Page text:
AIDS(Acquired Immune Deficiency Syndrome) is a medical condition. A person is diagnosed with AIDS when their immune system is too weak to fight off infections. HIV, stands for human immunodeficiency virus. It kills or damages the body's immune system cells.
HIV most often spreads through unprotected sex with an infected person. It may also spread by sharing drug needles or through contact with the blood of an infected person. Women can give it to their babies during pregnancy or childbirth.
There is no cure, but there are many medicines to fight both HIV infection and the infections and cancers that come with it. Although there is no cure for HIV, treatments are now very effective, people living with HIV can live long and healthy lives, can now protect their partners from becoming infected with the virus, and can keep their children free from HIV.
If you answer yes to any of the following questions, you are at increased risk for HIV infection and should definitely get an HIV test:
- Have you had sex with someone who is HIV-positive or a person whose HIV status you didn't know since your last HIV test?
- Have you injected drugs (including steroids, hormones, or silicone) and shared equipment (or “works,” such as needles or syringes) with others?
- Have you exchanged sex for food, shelter, drugs, or money?
- Have you been diagnosed with, or sought treatment for a sexually transmitted disease, like syphilis?
- Have you been diagnosed with or sought treatment for hepatitis or tuberculosis (TB)?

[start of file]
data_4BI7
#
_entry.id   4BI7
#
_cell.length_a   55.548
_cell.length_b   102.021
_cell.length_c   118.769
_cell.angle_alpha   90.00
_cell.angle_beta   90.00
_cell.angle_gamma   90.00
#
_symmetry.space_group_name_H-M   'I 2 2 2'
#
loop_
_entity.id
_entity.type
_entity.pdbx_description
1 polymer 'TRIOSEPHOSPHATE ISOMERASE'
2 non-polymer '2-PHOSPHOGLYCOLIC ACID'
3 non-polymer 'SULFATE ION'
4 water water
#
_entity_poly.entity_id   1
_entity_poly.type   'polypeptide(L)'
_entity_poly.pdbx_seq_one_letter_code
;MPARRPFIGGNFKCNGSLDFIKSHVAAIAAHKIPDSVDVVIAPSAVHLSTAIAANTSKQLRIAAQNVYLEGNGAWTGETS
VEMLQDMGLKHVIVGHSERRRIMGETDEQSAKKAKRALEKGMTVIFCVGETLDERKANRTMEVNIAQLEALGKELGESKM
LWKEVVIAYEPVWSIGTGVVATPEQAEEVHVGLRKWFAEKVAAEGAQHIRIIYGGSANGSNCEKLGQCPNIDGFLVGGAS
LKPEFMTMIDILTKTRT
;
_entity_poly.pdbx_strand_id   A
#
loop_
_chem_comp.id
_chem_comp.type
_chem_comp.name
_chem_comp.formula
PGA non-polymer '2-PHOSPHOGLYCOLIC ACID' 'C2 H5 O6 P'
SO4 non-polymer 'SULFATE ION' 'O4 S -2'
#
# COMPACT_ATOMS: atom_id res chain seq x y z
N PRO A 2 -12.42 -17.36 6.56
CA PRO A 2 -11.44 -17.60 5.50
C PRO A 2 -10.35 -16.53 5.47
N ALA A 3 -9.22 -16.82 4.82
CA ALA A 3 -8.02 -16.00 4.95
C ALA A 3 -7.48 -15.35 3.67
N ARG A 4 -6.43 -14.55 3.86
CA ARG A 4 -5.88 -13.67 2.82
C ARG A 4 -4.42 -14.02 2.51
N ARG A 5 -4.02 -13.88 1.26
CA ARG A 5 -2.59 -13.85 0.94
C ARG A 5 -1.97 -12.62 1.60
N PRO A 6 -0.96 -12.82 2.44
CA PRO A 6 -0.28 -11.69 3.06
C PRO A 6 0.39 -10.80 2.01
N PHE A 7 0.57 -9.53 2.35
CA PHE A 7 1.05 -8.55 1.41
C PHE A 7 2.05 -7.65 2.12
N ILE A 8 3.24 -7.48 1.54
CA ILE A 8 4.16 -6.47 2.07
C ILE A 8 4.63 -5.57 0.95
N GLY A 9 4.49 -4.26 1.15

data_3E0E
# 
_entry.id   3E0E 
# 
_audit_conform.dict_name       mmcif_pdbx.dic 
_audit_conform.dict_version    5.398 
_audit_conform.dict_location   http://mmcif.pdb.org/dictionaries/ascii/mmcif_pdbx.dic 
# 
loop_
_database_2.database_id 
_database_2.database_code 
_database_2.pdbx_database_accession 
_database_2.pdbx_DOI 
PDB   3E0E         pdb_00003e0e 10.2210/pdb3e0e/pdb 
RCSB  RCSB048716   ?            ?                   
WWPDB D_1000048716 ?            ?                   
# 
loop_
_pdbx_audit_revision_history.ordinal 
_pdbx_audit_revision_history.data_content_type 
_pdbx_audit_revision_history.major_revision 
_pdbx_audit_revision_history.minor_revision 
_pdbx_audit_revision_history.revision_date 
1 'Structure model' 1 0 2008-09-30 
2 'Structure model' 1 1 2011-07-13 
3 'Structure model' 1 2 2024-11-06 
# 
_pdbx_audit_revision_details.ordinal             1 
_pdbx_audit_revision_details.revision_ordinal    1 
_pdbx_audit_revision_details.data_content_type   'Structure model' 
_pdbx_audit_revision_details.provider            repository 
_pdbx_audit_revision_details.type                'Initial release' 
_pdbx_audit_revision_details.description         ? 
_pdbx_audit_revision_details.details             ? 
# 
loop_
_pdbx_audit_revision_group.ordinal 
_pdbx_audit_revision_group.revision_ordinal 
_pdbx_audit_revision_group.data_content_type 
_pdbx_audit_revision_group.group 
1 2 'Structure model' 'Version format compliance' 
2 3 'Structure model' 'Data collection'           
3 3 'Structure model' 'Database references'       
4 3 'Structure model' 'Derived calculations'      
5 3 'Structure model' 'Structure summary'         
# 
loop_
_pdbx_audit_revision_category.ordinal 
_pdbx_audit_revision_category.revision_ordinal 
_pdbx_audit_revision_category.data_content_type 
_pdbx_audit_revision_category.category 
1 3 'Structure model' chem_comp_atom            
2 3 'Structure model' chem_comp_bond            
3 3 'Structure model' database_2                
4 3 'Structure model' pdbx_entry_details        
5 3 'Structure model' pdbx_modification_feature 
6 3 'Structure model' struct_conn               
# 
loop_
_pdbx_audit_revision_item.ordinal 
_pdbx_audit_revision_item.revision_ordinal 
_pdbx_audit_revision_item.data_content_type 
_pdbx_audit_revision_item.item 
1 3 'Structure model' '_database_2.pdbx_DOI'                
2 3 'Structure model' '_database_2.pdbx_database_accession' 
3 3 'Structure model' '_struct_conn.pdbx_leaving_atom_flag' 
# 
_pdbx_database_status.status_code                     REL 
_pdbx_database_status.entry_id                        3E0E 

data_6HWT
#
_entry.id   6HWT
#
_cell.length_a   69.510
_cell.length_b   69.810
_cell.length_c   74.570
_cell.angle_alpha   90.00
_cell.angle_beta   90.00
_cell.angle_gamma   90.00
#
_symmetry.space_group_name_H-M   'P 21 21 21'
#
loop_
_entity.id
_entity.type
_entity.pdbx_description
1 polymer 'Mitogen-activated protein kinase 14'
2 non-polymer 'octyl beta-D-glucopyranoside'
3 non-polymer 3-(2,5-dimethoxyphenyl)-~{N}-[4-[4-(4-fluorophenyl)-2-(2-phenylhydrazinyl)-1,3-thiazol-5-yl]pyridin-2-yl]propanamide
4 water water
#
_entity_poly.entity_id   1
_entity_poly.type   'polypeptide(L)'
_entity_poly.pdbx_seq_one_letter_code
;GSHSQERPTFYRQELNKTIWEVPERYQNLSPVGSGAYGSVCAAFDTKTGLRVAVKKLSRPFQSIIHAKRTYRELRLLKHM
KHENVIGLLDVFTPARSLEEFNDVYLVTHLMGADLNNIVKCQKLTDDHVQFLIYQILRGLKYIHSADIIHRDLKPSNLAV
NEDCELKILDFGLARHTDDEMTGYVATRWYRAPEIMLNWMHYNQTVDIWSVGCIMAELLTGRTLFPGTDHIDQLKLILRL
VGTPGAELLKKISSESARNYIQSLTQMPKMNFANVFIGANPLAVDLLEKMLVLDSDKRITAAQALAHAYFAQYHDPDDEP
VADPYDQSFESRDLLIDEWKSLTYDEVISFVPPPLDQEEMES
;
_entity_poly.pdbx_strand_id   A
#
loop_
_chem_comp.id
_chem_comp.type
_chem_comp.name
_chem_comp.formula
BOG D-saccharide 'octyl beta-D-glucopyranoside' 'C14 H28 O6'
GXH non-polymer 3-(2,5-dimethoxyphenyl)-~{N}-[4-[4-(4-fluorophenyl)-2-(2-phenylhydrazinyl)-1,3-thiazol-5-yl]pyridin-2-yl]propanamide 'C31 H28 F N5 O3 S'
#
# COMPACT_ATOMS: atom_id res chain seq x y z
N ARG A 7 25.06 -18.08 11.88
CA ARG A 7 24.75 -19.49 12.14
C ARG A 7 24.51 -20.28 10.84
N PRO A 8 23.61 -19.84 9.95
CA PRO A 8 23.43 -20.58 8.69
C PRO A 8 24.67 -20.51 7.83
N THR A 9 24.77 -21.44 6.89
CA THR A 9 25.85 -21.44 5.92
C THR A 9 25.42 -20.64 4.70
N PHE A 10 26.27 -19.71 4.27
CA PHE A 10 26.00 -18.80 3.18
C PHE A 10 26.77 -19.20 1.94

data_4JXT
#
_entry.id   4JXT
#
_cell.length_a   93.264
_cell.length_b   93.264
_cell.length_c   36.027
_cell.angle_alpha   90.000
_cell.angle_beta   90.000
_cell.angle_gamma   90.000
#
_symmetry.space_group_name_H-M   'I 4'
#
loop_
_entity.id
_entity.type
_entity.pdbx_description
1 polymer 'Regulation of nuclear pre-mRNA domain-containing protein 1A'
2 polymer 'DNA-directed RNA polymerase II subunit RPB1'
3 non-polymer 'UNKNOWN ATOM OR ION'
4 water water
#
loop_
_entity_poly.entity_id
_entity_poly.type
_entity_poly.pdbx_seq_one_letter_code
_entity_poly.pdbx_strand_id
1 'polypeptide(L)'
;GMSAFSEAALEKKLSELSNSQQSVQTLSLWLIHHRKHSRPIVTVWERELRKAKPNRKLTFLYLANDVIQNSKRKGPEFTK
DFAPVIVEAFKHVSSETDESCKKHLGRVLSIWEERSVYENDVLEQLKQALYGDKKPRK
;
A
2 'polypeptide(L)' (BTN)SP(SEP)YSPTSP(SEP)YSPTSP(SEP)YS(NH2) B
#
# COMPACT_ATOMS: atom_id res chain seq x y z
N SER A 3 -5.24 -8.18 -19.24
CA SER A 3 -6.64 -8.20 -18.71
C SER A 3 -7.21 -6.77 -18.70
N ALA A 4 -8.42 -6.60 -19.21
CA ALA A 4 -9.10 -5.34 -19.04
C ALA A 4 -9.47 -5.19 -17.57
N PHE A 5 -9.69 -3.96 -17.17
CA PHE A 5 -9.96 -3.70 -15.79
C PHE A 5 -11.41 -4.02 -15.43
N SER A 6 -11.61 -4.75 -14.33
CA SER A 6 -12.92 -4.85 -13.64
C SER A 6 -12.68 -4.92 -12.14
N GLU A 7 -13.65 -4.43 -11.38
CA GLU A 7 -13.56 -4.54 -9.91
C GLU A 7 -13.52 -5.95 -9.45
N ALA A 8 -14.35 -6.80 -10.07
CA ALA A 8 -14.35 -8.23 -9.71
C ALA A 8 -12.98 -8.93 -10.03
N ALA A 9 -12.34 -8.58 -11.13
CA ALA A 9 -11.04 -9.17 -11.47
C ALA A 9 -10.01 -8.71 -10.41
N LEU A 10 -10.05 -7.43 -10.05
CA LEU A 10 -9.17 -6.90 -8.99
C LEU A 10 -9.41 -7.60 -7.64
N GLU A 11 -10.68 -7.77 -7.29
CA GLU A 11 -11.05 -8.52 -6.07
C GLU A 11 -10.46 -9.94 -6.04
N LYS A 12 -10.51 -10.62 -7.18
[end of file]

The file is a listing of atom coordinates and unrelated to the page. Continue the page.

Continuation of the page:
- Have you had sex with anyone who has any of the risk factors listed above or whose history you don’t know?
If you continue having unsafe sex or sharing injection drug equipment, you should get tested at least once a year. Sexually active gay and bisexual men may benefit from more frequent testing (e.g. every 3 to 6 months).
You should also get tested if:
- You have been sexually assaulted
- You are a woman who is planning to get pregnant or is pregnant.
You can get an HIV test from your doctor or healthcare provider, community health center, Veteran’s health center, Title X family planning clinic, and other locations.
Did you Know?, HIV cannot be transmitted by:
- Surfaces - HIV cannot be transmitted by contact with toilet seats, eating utensils, musical instruments, hugs or handshakes.
- Air – Breathing the same air as someone living with HIV does not transmit HIV.
- Coughing, sneezing or spitting cannot transmit HIV either.
- Kissing - Saliva contains very small amounts of HIV. The risk is negligible unless both partners have large open sores in their mouth or bleeding gums.
- Insect bites - Insects such as mosquitoes don't transmit HIV because they do not inject blood when they bite.
- Sterile needles - Sterilized or new needles and syringes are safe from HIV transmission. Do not share used needles.
- Water - HIV cannot survive in water, so you are free from HIV transmission in swimming pools, baths or shower areas.
HIV can be transmitted by:
- Vaginal sex - HIV can be transmitted from woman to man or vice versa. Open cuts and sores increase the risk.
- Anal sex - Higher risk than vaginal sex because the lining of the anus is more likely to tear, creating an entry point for HIV.
- Oral sex - Has a very small risk, but only if there are sores in/around the mouth or on the receiving partner’s genitals.
- Injecting drugs - Shared sterilized equipment can carry infected blood. Needles used for tattooing and body piercing can also carry a small risk.
- Blood transfusions - All donated blood should be tested for HIV; any untested blood carries a risk of HIV transmission to the patient receiving the blood transfusion.
- Mother-to-child - Transmission can occur during pregnancy, labour, delivery or breastfeeding if HIV treatment is not taken routinely.
The best way to prevent HIV is to use a condom for sex and to never share needles or other injecting equipment (including syringes, spoons and swabs). Knowing your HIV status and that of your partner is also important.